The doctors, from the Australasian College for Emergency Medicine (ACEM), have determined solutions for the issues in the health system that lead to long, dangerous waits for care, staff burnout and rising levels of aggression and violence in EDs.
To help protect and restore Aotearoa New Zealand’s struggling emergency departments and staff, ACEM is calling for political parties contesting the 2023 election to commit to:
- The delivery and appropriate staffing of all mental health facilities pledged in the 2019 mental health budget package, ensuring more acute mental health care beds are available for patients across Aotearoa.
- The urgent delivery of 150 appropriately staffed high-level aged care residential beds.
- The implementation of identified solutions that provide and retain the emergency care workforce needed to deliver safe care and protect the wellbeing of staff.
- The implementation of a plan to collect accurate ethnicity data, audit health care outcomes for equity and address identified inequities in the ED.
- 24/7 security staff posted at every ED, integrated, and appropriately trained to best support staff, patients, whānau and visitors.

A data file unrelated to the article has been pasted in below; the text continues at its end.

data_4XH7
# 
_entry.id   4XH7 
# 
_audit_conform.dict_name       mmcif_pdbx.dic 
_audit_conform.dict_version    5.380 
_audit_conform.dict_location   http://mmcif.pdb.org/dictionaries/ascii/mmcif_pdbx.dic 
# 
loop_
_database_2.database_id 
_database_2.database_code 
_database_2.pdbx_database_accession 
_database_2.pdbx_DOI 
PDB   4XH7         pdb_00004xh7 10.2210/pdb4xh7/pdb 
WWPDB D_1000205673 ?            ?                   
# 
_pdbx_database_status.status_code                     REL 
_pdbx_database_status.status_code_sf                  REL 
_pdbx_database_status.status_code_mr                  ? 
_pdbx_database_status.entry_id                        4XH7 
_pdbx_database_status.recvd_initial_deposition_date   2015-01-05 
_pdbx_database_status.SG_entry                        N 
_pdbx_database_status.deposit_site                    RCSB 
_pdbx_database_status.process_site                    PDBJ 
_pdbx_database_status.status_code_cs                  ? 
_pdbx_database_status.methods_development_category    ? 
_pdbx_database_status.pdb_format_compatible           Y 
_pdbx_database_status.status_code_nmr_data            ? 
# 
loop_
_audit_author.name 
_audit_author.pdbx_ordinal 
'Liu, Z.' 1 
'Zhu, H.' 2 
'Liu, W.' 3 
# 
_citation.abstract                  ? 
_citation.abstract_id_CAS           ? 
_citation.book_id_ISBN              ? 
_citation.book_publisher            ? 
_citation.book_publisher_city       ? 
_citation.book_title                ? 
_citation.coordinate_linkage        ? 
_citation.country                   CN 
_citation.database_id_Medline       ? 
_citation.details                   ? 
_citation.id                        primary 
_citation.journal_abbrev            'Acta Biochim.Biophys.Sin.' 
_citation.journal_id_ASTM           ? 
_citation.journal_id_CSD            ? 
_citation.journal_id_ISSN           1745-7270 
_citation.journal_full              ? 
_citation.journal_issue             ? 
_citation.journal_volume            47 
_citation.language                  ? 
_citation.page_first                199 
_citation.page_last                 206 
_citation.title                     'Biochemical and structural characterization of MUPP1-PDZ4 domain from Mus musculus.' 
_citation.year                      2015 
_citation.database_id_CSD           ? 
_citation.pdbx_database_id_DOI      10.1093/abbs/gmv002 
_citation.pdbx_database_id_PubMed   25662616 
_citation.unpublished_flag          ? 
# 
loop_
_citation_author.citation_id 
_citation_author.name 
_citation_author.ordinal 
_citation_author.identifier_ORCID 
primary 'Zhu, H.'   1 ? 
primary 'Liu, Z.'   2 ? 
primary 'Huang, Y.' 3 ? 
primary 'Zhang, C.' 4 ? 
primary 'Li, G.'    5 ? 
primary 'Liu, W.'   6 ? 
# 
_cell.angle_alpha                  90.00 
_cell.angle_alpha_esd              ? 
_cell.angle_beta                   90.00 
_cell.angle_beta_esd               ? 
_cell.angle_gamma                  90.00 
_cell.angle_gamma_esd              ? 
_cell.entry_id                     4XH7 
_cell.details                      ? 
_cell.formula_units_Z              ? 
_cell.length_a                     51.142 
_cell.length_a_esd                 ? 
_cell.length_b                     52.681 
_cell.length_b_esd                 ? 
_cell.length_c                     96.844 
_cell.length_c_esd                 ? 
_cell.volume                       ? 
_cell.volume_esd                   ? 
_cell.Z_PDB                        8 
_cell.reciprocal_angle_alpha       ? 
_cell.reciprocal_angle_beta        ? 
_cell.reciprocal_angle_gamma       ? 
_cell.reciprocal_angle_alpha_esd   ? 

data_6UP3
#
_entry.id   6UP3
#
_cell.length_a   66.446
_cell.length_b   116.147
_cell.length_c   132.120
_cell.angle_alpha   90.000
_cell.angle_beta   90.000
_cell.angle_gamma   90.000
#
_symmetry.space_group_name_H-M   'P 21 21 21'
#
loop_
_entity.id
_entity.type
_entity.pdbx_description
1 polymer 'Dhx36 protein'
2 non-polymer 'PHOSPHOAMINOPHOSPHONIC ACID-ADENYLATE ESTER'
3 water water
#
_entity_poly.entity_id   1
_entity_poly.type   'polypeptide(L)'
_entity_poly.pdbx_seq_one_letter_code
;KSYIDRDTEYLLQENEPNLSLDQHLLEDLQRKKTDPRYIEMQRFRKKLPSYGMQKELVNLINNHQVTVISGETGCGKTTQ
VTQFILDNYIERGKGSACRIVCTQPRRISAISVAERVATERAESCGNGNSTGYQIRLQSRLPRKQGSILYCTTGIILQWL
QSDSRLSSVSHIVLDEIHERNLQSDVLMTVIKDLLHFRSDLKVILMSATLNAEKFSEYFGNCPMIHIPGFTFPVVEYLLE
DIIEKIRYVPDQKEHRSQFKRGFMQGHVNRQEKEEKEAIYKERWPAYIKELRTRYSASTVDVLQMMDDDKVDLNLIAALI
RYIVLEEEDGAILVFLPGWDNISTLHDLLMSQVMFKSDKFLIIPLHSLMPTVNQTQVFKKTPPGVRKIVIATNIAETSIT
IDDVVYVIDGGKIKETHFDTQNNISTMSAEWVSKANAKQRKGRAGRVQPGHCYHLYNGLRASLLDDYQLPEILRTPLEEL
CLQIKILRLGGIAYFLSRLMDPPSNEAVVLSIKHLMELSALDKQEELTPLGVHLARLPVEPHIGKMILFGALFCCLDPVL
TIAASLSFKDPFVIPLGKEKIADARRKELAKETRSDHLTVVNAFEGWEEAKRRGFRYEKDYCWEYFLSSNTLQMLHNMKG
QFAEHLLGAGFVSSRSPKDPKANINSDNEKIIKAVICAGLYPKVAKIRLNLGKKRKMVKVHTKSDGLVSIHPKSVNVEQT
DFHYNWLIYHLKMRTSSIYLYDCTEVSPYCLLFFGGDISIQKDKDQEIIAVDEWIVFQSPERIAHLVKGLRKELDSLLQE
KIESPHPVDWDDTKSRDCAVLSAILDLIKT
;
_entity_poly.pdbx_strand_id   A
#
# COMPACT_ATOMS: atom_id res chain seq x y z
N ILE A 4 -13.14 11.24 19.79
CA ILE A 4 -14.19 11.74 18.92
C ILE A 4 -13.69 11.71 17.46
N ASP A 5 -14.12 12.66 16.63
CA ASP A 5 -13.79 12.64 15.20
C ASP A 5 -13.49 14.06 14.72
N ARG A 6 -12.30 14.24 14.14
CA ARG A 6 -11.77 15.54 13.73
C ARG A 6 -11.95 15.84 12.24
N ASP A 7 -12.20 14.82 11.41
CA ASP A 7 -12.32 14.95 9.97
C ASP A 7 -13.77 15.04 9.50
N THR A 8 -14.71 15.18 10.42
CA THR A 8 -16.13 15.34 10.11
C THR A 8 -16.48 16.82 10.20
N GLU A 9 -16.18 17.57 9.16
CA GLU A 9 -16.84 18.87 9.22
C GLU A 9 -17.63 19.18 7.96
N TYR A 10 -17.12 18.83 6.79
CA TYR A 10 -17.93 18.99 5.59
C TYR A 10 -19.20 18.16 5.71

ACEM Aotearoa New Zealand Chair, Dr Kate Allan said, “Emergency departments and staff have always been there 24/7 for all people who need acute care. But they are under unprecedented pressure and need Aotearoa’s help to keep providing vital care. This election, political parties must commit to fixes that protect and restore New Zealand’s struggling emergency departments and staff – and get more people the timely healthcare they need.
“Violence in emergency departments is increasing. All people must be safe to receive, deliver and support care in emergency departments, and violence or aggression cannot be accepted. 24/7 security staff posted at every ED, integrated and appropriately trained to best support staff, patients, whānau and visitors, can free up medical staff to focus on delivering crucial care.
“Insufficient resources in the broader health system are causing delays in the ED. More staffed beds are urgently required across the system, particularly in acute mental health and aged care, and it is vital that we implement plans to retain and recruit an appropriate, skilled healthcare workforce.
“Long waits for care are dangerous, for everyone. New Zealand can’t wait any more.”
ACEM will publicly support pre-electoral pledges that align with these five solutions and invites political parties to work with Aotearoa’s emergency doctors on implementing the fixes across the nation.
To download ACEM's background explanation for the NZ election, Election 2023: Aotearoa New Zealand's emergency departments need help, click here.
ACEM is the peak body for emergency medicine in Australia and New Zealand, responsible for training emergency physicians and advancement of professional standards. www.acem.org.nz
Melissa Howard [email protected] + 61 427 621 857